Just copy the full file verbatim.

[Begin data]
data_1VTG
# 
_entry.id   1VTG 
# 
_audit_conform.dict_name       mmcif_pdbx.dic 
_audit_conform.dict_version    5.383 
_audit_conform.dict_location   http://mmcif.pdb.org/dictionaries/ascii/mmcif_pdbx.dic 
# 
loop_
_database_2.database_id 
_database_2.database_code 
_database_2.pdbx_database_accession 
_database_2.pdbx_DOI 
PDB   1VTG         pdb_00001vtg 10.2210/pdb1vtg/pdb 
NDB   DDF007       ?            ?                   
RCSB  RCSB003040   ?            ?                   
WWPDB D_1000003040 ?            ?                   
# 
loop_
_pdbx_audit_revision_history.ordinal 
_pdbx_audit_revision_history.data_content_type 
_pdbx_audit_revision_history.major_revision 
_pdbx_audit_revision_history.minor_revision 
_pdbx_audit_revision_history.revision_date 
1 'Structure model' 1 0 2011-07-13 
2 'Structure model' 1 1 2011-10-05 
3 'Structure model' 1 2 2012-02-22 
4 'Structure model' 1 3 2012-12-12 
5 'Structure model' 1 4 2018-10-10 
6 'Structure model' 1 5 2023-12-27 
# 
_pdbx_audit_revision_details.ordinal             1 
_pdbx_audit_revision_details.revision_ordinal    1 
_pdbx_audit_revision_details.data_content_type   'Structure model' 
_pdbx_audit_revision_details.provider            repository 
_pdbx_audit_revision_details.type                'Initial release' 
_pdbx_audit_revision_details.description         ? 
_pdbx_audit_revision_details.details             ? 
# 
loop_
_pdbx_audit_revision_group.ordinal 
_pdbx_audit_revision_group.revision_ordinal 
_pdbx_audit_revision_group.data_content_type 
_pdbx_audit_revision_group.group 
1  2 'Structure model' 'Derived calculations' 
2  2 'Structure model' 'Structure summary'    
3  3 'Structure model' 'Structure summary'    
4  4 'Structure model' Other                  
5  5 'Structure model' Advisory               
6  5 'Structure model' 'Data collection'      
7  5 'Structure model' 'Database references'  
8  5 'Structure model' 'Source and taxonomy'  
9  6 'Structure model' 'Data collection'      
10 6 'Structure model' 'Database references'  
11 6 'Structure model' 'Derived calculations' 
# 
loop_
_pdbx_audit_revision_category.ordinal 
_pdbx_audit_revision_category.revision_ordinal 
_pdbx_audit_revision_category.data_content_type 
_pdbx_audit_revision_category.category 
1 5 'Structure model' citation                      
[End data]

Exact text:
data_1VTG
# 
_entry.id   1VTG 
# 
_audit_conform.dict_name       mmcif_pdbx.dic 
_audit_conform.dict_version    5.383 
_audit_conform.dict_location   http://mmcif.pdb.org/dictionaries/ascii/mmcif_pdbx.dic 
# 
loop_
_database_2.database_id 
_database_2.database_code 
_database_2.pdbx_database_accession 
_database_2.pdbx_DOI 
PDB   1VTG         pdb_00001vtg 10.2210/pdb1vtg/pdb 
NDB   DDF007       ?            ?                   
RCSB  RCSB003040   ?            ?                   
WWPDB D_1000003040 ?            ?                   
# 
loop_
_pdbx_audit_revision_history.ordinal 
_pdbx_audit_revision_history.data_content_type 
_pdbx_audit_revision_history.major_revision 
_pdbx_audit_revision_history.minor_revision 
_pdbx_audit_revision_history.revision_date 
1 'Structure model' 1 0 2011-07-13 
2 'Structure model' 1 1 2011-10-05 
3 'Structure model' 1 2 2012-02-22 
4 'Structure model' 1 3 2012-12-12 
5 'Structure model' 1 4 2018-10-10 
6 'Structure model' 1 5 2023-12-27 
# 
_pdbx_audit_revision_details.ordinal             1 
_pdbx_audit_revision_details.revision_ordinal    1 
_pdbx_audit_revision_details.data_content_type   'Structure model' 
_pdbx_audit_revision_details.provider            repository 
_pdbx_audit_revision_details.type                'Initial release' 
_pdbx_audit_revision_details.description         ? 
_pdbx_audit_revision_details.details             ? 
# 
loop_
_pdbx_audit_revision_group.ordinal 
_pdbx_audit_revision_group.revision_ordinal 
_pdbx_audit_revision_group.data_content_type 
_pdbx_audit_revision_group.group 
1  2 'Structure model' 'Derived calculations' 
2  2 'Structure model' 'Structure summary'    
3  3 'Structure model' 'Structure summary'    
4  4 'Structure model' Other                  
5  5 'Structure model' Advisory               
6  5 'Structure model' 'Data collection'      
7  5 'Structure model' 'Database references'  
8  5 'Structure model' 'Source and taxonomy'  
9  6 'Structure model' 'Data collection'      
10 6 'Structure model' 'Database references'  
11 6 'Structure model' 'Derived calculations' 
# 
loop_
_pdbx_audit_revision_category.ordinal 
_pdbx_audit_revision_category.revision_ordinal 
_pdbx_audit_revision_category.data_content_type 
_pdbx_audit_revision_category.category 
1 5 'Structure model' citation                      